Matrix budgeting is a model developed to evaluate where your additional money goes or should go, and it helps to manage personal finances. Also called as a budget matrix, it's a plan or a blueprint in chart or table form designed to allocate financial resources in the ranking order of your goals and priorities. After you allocate money for essential items such as monthly bills, using the budget matrix can help reduce overall spending and misspending on non-essential items and ultimately save money.
The complexity of the matrix budgeting model's table of information depends on the expense list's diversity. Children managing their monthly allowances may create the table on a piece of a paper, and businesses typically use advanced software for their matrices. Spreadsheet software is useful to design a family or household matrix budgeting model. A spreadsheet chart looks neat and makes calculating and upgrading simple. The idea is to design a visual and simple-to-refer picture of where money goes or should go.
The design for the model's table or chart begins with row and column headings. Categories for family or individual expenses -- all items deemed as necessary but non-essential expenses -- are arranged in rows in the ranking order of priority, and item descriptions and expense costs are arranged as column headings. One method is to list family members as headings, and expenses that may not fall into an individual category may occupy other miscellaneous headings. For instance, "new shoes" or "field trip" may be listed under the row heading "John," and items such as "blender" and "rice cooker" can go under the heading "kitchen." The goal is to compile a standard template of rows and column headings that accommodate for all typical non-essential family expenses.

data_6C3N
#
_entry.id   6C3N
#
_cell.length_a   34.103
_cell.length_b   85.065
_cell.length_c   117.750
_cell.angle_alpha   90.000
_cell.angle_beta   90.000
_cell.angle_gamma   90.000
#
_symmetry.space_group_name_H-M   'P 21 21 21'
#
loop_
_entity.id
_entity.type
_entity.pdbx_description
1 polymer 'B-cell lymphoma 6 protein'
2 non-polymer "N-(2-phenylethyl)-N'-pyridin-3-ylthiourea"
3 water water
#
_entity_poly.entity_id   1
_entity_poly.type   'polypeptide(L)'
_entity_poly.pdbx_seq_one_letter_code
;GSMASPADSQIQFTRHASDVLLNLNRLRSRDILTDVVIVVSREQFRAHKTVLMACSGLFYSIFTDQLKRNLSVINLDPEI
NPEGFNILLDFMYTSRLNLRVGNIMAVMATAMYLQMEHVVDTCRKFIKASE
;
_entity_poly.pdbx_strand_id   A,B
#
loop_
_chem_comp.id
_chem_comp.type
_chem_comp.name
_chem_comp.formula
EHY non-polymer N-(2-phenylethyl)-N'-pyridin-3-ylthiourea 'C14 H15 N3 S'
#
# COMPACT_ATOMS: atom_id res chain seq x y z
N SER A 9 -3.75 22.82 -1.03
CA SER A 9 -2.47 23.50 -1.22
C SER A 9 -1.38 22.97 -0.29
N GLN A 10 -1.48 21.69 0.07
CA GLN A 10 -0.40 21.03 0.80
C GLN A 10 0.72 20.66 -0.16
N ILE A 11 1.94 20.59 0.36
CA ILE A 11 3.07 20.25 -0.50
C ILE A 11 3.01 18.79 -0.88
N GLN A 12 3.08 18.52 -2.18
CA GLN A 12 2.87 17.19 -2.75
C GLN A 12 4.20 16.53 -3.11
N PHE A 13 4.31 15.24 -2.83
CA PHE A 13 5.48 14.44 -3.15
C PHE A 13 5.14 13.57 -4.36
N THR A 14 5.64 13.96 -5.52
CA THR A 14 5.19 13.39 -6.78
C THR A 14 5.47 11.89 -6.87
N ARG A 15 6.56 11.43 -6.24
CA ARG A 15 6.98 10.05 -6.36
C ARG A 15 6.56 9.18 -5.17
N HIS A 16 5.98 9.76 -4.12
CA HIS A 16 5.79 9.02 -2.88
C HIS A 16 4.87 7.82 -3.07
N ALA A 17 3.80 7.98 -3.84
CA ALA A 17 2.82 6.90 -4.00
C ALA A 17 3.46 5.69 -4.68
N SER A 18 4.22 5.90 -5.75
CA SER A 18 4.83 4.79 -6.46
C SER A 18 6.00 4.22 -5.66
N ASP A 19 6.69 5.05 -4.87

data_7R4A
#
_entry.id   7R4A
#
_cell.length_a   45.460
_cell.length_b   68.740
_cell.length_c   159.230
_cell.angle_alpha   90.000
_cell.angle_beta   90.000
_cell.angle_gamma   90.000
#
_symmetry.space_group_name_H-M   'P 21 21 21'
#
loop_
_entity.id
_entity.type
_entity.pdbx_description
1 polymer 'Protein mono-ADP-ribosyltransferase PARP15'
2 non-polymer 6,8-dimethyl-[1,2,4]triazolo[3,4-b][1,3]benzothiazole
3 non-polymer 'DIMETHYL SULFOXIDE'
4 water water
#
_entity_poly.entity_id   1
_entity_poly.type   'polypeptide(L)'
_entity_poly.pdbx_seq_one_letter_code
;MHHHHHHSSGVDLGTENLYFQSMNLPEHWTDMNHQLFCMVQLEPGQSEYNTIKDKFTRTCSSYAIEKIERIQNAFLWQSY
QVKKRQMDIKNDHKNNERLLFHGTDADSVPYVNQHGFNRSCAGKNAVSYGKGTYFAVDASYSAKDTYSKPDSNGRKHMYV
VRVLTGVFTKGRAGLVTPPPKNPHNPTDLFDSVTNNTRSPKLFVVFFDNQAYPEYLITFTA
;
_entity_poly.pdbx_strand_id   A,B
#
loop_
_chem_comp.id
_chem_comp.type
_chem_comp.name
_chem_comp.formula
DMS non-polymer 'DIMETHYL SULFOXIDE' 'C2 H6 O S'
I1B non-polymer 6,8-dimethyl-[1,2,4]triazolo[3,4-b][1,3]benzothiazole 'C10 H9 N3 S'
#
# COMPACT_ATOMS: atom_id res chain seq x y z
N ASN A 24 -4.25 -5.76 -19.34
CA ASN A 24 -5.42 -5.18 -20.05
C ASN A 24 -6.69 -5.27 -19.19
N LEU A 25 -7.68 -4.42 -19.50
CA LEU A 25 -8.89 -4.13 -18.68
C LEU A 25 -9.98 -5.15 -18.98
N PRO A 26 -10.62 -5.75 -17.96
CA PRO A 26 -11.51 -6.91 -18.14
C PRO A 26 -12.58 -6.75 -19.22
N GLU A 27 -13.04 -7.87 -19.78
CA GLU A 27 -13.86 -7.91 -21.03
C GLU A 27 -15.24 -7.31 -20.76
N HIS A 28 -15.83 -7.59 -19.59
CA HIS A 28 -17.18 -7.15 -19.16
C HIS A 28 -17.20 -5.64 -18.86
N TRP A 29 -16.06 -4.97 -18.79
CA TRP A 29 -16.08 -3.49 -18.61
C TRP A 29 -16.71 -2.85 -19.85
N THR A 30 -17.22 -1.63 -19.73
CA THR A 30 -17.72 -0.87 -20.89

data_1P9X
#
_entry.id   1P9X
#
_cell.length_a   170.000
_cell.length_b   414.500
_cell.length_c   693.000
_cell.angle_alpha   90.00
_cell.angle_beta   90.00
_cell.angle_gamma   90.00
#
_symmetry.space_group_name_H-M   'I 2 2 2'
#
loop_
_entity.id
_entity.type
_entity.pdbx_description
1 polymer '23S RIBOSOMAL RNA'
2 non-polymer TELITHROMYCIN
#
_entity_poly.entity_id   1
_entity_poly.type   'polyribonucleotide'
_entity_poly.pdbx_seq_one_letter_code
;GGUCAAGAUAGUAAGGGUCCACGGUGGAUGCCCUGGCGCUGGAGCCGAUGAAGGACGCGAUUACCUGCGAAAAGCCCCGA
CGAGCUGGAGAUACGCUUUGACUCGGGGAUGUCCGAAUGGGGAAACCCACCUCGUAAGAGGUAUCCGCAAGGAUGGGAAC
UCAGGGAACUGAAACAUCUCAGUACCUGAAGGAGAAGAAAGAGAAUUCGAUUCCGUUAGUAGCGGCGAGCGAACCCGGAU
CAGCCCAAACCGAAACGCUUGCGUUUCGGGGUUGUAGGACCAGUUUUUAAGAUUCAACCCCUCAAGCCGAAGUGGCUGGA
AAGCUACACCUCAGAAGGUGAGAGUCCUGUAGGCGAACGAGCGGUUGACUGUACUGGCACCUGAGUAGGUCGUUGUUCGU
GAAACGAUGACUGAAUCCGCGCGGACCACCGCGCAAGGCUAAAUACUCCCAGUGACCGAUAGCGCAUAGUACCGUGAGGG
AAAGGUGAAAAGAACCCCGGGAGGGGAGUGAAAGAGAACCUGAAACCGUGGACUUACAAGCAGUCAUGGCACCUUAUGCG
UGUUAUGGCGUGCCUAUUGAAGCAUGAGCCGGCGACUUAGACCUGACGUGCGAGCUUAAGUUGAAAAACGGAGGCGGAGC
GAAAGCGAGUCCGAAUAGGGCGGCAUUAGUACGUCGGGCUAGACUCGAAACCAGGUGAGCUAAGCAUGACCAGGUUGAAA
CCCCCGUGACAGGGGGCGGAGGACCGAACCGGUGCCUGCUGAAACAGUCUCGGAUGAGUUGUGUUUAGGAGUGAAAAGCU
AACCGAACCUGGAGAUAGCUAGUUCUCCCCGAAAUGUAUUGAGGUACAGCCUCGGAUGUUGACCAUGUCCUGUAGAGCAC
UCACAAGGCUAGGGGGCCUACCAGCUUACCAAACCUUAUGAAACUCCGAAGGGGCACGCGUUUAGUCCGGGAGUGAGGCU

The household matrix budgeting table often is prepared from month to month. While the template remains more or less the same, the details and subcategories of expenses may change from one month to another month; the category "John" may include "news shoes" one month and "tennis racket" the next month. Matrix budgeting involves a decision-making process that sets limits on monthly expenses you are willing to incur and manipulates money allocated to each expense category. For instance, the money allocated may allow you to buy a blender or a rice cooker but not both items. If both of those items rank high on the list, then the expense allocation must be taken from the chart's other categories.
After expenses are maneuvered and budget allocations for each category and subcategory of items are compiled and totaled, the matrix budgeting process is complete and the table or chart is ready for used as a road map to navigate monthly non-essential expenses. The model often requires multiple adjustments and iterations before and after finalizing the chart. Therefore, the budgeting model should be flexible to fit unexpected expenses.without breaching the forecast overall expenses budget.
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